A sunnier outlook from the ground up

The NZ Herald business supplement recently carried a thoughtful feature by Peter Huck in which he described moves to combat climate change at lower levels than the floundering international negotiations. He begins with a report on Desertec Industrial Initiative, the German-led consortium which this year hopes to trial in Morocco a concentrated solar power plant as the harbinger of ambitious plans to provide very large quantities of solar and wind energy to North Africa and Europe.

Huck takes this as one of the many signals that the top-down approach to limiting carbon emissions through international deals is giving way to a ground-up attitude that stresses action.  Others include the EU’s introduction of a carbon tax on airlines that use its airports; Scotland’s investment in wave power; California’s embrace of renewable energy, clean fuels, a cap-and-trade programme to limit emissions, and other green policies; Ecuador’s efforts to preserve its forests by getting donors to pay it to keep oil in the ground; China’s approval last year of its 12th Five Year Plan, which aims to tackle energy consumption and CO2 emissions. Further down the chain Huck instances a growing urgency about reducing emissions which can mean corporate investment in renewable energy, municipal emphasis on public transport, or a family insulating their home.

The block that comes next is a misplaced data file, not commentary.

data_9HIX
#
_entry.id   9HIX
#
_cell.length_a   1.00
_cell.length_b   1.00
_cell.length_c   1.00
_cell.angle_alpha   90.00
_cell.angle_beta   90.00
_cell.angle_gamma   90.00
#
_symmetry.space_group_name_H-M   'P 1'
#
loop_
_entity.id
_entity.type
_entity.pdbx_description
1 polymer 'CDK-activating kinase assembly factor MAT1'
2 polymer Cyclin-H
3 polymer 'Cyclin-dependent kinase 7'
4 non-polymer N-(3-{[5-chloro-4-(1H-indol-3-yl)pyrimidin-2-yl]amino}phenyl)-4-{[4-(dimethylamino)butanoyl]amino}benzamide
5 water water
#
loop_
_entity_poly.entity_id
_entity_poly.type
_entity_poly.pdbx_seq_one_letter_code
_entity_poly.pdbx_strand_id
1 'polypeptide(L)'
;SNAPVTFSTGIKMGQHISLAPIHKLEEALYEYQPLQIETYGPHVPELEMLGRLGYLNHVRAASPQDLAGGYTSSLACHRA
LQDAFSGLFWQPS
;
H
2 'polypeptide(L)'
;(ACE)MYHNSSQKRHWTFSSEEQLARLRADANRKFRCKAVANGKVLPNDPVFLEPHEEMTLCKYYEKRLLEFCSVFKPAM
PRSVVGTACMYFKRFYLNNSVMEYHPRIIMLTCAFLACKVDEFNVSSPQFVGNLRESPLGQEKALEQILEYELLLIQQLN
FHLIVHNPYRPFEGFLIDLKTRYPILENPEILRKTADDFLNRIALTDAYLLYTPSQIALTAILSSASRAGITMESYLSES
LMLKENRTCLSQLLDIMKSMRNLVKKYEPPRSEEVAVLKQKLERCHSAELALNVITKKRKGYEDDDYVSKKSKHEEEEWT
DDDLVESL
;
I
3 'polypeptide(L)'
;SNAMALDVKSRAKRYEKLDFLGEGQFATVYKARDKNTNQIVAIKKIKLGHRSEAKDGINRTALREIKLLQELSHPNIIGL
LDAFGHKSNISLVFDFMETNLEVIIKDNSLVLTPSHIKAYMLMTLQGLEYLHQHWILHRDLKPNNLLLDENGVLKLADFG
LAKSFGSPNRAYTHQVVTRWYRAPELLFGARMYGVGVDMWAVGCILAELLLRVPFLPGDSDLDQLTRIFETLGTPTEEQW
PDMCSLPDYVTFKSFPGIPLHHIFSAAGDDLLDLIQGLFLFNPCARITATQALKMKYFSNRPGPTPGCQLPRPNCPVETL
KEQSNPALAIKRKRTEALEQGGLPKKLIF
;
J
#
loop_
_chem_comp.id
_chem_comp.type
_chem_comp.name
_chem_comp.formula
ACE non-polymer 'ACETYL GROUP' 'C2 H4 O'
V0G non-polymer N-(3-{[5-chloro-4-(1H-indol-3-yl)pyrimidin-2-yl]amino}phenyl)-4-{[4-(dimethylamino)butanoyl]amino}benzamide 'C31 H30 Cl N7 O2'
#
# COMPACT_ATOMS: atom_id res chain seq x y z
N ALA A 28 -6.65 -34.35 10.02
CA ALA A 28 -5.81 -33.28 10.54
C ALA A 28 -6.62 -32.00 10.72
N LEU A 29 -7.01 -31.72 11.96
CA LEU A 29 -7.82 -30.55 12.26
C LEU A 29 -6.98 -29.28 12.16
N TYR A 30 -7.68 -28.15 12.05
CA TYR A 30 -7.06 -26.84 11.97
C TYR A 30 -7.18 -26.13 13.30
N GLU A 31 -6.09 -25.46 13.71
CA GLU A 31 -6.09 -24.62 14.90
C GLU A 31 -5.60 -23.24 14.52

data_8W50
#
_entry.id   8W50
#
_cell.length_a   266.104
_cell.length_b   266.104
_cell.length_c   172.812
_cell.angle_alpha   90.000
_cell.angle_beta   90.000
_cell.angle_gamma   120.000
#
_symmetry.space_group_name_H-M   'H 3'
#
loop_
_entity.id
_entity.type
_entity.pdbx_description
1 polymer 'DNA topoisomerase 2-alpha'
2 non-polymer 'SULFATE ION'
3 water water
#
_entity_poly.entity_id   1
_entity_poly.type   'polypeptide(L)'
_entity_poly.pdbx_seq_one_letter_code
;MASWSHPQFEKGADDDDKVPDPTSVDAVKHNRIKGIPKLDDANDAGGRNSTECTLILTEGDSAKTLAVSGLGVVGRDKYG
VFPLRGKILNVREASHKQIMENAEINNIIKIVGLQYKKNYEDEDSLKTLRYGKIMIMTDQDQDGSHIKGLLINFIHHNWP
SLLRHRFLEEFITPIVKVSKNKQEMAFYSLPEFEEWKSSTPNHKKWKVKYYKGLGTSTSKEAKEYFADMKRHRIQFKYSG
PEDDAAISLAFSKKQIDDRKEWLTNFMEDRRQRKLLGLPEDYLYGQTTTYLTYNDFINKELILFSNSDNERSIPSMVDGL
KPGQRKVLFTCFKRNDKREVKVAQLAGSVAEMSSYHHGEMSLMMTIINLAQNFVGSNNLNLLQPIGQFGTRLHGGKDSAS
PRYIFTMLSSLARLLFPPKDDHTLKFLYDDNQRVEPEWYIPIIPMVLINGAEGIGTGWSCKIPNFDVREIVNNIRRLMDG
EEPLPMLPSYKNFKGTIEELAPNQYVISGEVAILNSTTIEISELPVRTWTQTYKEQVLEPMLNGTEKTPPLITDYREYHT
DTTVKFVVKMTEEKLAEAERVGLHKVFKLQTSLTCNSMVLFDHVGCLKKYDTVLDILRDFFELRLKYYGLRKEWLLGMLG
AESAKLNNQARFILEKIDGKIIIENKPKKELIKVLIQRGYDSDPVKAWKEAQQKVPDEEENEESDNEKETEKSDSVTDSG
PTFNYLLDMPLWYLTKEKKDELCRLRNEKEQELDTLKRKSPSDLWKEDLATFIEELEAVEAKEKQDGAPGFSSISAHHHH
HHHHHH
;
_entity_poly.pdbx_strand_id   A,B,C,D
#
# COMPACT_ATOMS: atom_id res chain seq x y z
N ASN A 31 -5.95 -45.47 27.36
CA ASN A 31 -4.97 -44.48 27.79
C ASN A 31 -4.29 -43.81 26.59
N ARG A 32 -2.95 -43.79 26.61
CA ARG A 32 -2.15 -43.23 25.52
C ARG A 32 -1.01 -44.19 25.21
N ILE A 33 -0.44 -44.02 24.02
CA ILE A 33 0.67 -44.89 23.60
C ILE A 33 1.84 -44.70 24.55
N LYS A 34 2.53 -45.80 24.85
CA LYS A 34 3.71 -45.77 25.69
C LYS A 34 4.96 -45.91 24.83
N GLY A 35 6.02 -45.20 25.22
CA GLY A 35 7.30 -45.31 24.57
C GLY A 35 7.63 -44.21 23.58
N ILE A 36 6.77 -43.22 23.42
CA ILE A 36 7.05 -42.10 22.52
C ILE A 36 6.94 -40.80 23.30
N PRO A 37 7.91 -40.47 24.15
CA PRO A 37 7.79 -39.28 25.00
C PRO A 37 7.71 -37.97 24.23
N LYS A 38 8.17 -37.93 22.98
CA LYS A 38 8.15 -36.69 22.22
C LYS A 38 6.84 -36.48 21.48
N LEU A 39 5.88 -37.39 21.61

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Prescott: Plan B for Copenhagen failure?

PrescottJohn Prescott, whose activities in the lead-up to Copenhagen I drew attention to in an earlier post, continues to make waves in Guardian reports. Is he fighting on two fronts?

Yesterday he reiterated his basic position when he launched the campaign New Earth Deal, on behalf of the Parliamentary Assembly of the Council of Europe. 

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Prescott presses climate case

Prescott Tony Blair is not the only former UK Labour Party leader to seek to influence the direction of the climate change talks.  John Prescott, former Deputy Prime Minister, is deeply involved in trying to secure a successor to Kyoto.  A Guardian article reports on his efforts and his views, both of which I found heartening.

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